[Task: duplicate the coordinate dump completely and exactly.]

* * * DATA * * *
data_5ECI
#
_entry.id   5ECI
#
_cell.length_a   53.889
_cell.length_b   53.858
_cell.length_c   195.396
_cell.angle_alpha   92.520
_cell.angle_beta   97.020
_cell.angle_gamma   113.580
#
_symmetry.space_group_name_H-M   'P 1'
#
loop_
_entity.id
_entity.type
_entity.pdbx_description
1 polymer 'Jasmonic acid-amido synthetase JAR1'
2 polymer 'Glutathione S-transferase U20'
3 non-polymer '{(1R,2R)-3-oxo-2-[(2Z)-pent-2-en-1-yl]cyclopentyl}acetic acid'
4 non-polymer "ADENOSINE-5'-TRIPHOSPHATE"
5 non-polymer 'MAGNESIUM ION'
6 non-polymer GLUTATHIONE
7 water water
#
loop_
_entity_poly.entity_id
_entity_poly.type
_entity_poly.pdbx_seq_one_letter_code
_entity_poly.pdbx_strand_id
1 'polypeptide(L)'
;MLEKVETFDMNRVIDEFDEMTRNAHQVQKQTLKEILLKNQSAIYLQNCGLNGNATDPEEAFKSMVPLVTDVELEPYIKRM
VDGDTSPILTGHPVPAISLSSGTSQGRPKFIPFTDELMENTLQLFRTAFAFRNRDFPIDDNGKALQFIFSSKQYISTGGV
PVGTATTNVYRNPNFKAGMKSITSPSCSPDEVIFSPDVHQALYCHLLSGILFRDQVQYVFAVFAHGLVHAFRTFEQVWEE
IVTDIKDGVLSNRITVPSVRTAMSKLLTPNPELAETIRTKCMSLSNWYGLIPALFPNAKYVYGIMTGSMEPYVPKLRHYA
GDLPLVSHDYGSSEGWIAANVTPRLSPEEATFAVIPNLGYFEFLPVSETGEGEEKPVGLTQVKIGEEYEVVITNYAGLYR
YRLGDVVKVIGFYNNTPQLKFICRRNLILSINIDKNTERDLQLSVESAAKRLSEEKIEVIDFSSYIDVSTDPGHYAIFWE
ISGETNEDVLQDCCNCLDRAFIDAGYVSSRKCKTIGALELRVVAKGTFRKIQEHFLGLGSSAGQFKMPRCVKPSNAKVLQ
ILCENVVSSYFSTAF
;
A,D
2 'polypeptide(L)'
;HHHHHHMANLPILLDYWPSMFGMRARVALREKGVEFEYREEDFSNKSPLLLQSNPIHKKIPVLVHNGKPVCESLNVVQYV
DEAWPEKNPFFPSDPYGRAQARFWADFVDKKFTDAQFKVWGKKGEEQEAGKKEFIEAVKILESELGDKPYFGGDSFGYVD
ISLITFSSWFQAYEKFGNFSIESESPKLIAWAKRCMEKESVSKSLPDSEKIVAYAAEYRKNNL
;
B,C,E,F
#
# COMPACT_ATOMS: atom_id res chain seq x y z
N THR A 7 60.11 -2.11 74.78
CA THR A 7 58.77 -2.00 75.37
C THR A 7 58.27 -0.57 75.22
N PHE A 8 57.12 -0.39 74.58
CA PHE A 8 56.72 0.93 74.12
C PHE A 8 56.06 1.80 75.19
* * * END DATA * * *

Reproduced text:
data_5ECI
#
_entry.id   5ECI
#
_cell.length_a   53.889
_cell.length_b   53.858
_cell.length_c   195.396
_cell.angle_alpha   92.520
_cell.angle_beta   97.020
_cell.angle_gamma   113.580
#
_symmetry.space_group_name_H-M   'P 1'
#
loop_
_entity.id
_entity.type
_entity.pdbx_description
1 polymer 'Jasmonic acid-amido synthetase JAR1'
2 polymer 'Glutathione S-transferase U20'
3 non-polymer '{(1R,2R)-3-oxo-2-[(2Z)-pent-2-en-1-yl]cyclopentyl}acetic acid'
4 non-polymer "ADENOSINE-5'-TRIPHOSPHATE"
5 non-polymer 'MAGNESIUM ION'
6 non-polymer GLUTATHIONE
7 water water
#
loop_
_entity_poly.entity_id
_entity_poly.type
_entity_poly.pdbx_seq_one_letter_code
_entity_poly.pdbx_strand_id
1 'polypeptide(L)'
;MLEKVETFDMNRVIDEFDEMTRNAHQVQKQTLKEILLKNQSAIYLQNCGLNGNATDPEEAFKSMVPLVTDVELEPYIKRM
VDGDTSPILTGHPVPAISLSSGTSQGRPKFIPFTDELMENTLQLFRTAFAFRNRDFPIDDNGKALQFIFSSKQYISTGGV
PVGTATTNVYRNPNFKAGMKSITSPSCSPDEVIFSPDVHQALYCHLLSGILFRDQVQYVFAVFAHGLVHAFRTFEQVWEE
IVTDIKDGVLSNRITVPSVRTAMSKLLTPNPELAETIRTKCMSLSNWYGLIPALFPNAKYVYGIMTGSMEPYVPKLRHYA
GDLPLVSHDYGSSEGWIAANVTPRLSPEEATFAVIPNLGYFEFLPVSETGEGEEKPVGLTQVKIGEEYEVVITNYAGLYR
YRLGDVVKVIGFYNNTPQLKFICRRNLILSINIDKNTERDLQLSVESAAKRLSEEKIEVIDFSSYIDVSTDPGHYAIFWE
ISGETNEDVLQDCCNCLDRAFIDAGYVSSRKCKTIGALELRVVAKGTFRKIQEHFLGLGSSAGQFKMPRCVKPSNAKVLQ
ILCENVVSSYFSTAF
;
A,D
2 'polypeptide(L)'
;HHHHHHMANLPILLDYWPSMFGMRARVALREKGVEFEYREEDFSNKSPLLLQSNPIHKKIPVLVHNGKPVCESLNVVQYV
DEAWPEKNPFFPSDPYGRAQARFWADFVDKKFTDAQFKVWGKKGEEQEAGKKEFIEAVKILESELGDKPYFGGDSFGYVD
ISLITFSSWFQAYEKFGNFSIESESPKLIAWAKRCMEKESVSKSLPDSEKIVAYAAEYRKNNL
;
B,C,E,F
#
# COMPACT_ATOMS: atom_id res chain seq x y z
N THR A 7 60.11 -2.11 74.78
CA THR A 7 58.77 -2.00 75.37
C THR A 7 58.27 -0.57 75.22
N PHE A 8 57.12 -0.39 74.58
CA PHE A 8 56.72 0.93 74.12
C PHE A 8 56.06 1.80 75.19